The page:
In a separate development, a Legislative Council Select Committee on Marine Parks in South Australia has been established to investigate issues and claims about the process. The Friends of Sceale Bay have made a written submission to the Select Committee and will also appear before the Committee to provide evidence. The Committee will visit Streaky Bay on Novemeber 17th to hear evidence.
FOSB anticipate that the State Government will announce Marine Park Sanctuary Zone boundaries in December.
15  Blogs / Blogs / Media release: Indigenous and Community Partnerships project on: August 15, 2011, 05:54:26 AM
Communities in the Chain of Bays area will be pleased to know that substantial progress has been made in restoring the coastal habitat in the region through a Caring for our Country project.
The Indigenous and community partnerships restoring the Chain of Bays project, funded by the Australian Government?s Caring for our Country initiative, is seeking to achieve a real and measurable difference to the Chain of Bays environment.
We have already collected seed from over 30 species, and we expect to double that over the next year. We have revegetated 24 hectares along Point Labatt Road and near Bairds Monument, using locally collected seed. We have removed boxthorns from over 120 hectares and controlled rabbits over 160 hectares, and this is just in the first six months of the project,Project Manager David Letch said.
We have allocated the first round of devolved grants to enable private landowners to undertake revegetation and pest plant control works on their properties. We have also provided funding to enable the District Council of Streaky Bay to manage access and restore sites at Tractor Beach, Smooth Pool, Speeds Point and Yanerbie Sands.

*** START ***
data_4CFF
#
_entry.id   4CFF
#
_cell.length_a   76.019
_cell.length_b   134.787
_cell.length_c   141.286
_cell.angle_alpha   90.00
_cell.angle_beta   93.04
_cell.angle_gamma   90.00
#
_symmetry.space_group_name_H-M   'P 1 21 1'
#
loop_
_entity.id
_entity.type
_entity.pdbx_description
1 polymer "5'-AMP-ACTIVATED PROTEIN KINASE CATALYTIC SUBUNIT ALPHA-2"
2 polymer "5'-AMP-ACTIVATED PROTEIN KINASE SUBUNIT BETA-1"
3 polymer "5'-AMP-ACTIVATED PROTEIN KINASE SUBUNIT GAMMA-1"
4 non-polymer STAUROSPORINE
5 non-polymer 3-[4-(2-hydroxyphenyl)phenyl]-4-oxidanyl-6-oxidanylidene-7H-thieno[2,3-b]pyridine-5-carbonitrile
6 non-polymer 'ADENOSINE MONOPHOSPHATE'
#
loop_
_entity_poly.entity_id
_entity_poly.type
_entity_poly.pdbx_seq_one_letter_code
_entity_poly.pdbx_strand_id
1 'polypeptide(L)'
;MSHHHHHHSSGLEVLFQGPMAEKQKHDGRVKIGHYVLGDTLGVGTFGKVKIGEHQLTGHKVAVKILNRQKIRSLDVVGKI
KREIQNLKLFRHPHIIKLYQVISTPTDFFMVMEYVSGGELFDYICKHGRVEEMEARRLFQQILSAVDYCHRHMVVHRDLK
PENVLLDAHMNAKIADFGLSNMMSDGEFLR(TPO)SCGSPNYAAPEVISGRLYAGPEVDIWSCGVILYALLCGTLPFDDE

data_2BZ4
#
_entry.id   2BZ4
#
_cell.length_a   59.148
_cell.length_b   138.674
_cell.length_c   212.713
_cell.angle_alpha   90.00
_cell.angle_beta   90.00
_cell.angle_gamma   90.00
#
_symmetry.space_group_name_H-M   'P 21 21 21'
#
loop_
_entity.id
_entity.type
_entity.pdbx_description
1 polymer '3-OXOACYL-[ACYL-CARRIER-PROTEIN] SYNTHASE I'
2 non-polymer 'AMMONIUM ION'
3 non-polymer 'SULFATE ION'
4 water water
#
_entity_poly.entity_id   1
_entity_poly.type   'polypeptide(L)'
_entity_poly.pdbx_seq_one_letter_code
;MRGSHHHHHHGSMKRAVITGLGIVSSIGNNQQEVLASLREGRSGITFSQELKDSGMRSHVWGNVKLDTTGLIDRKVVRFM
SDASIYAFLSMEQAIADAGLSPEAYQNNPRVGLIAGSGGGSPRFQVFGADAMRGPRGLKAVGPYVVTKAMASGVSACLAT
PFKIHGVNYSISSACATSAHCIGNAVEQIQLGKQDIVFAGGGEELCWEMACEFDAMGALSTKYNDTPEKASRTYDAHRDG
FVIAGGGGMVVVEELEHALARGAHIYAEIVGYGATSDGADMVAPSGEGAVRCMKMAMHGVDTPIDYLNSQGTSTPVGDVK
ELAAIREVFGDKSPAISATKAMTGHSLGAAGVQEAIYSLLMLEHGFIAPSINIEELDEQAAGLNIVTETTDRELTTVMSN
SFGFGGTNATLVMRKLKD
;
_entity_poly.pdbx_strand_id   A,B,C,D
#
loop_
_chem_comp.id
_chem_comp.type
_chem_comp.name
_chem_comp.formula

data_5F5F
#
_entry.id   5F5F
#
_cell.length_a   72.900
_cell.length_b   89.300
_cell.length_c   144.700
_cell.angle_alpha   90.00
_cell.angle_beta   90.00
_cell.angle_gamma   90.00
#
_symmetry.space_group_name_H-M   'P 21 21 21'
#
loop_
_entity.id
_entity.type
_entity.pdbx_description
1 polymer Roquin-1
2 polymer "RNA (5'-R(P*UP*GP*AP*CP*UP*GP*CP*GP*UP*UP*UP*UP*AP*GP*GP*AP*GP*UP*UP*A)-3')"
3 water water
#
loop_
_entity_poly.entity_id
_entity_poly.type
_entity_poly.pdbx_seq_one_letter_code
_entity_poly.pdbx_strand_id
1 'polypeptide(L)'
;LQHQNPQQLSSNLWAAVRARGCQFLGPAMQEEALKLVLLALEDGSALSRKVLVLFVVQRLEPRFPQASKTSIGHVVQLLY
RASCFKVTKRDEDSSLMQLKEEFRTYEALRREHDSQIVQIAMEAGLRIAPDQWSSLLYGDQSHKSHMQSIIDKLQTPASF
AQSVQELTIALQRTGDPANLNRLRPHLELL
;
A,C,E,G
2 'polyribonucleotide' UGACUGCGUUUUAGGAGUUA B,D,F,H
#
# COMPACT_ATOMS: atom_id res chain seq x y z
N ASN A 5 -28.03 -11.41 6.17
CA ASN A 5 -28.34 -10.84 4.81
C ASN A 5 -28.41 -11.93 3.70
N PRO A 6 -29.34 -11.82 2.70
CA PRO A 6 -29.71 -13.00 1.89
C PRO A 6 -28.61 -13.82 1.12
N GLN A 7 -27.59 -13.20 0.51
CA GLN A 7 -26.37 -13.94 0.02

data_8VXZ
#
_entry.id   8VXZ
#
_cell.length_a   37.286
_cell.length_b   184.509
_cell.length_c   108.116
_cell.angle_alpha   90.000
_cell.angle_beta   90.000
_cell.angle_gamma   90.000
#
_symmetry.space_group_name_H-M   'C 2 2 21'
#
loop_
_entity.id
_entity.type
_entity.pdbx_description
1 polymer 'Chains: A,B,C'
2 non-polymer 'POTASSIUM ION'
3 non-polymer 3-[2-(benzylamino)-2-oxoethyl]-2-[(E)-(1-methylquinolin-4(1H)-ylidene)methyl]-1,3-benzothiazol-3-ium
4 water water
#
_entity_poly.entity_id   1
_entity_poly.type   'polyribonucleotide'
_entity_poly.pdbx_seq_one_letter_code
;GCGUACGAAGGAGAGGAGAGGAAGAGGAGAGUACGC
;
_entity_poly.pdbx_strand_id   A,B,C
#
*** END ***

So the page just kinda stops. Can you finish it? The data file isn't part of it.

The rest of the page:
Over the next year we will restore additional land at Cape Blanche and extend our pest plant and animal control activities over a wider area. We are aiming to conduct our on-ground activities throughout the full extent of the Chain of Bays, he said.
The project is partnering with community groups, indigenous organisations, natural resource management agencies and local government. It will run for another two years and deliver significant improvements in the protection and management of coastal habitats between Streaky Bay and Venus Bay.
Over the next two years, Aboriginal work teams will continue to be employed to collect seed, replant native habitats, protect sensitive sites, control feral animals and remove pest plants along the Chain of Bays.
Map Source: Australian Government Caring for our Country Website:  

The project is a great example of organisations working collaboratively and achieving results for the betterment of the region,Rob Stephens, Mayor of the District Council of Streaky Bay said.
I believe that this is a very exciting time for the Chain of Bays project and that the Wirangu people are contributing and working with the other stakeholders. It is a team effort, Allan Wilson, Wirangu Elder said.
Its good to see a collaborative approach to land management issues across the Chain of Bays area. This project gives everyone the chance to work together to achieve the same outcomes, a healthier environment free of pest plants and animals, Mark Anderson, District Ranger said.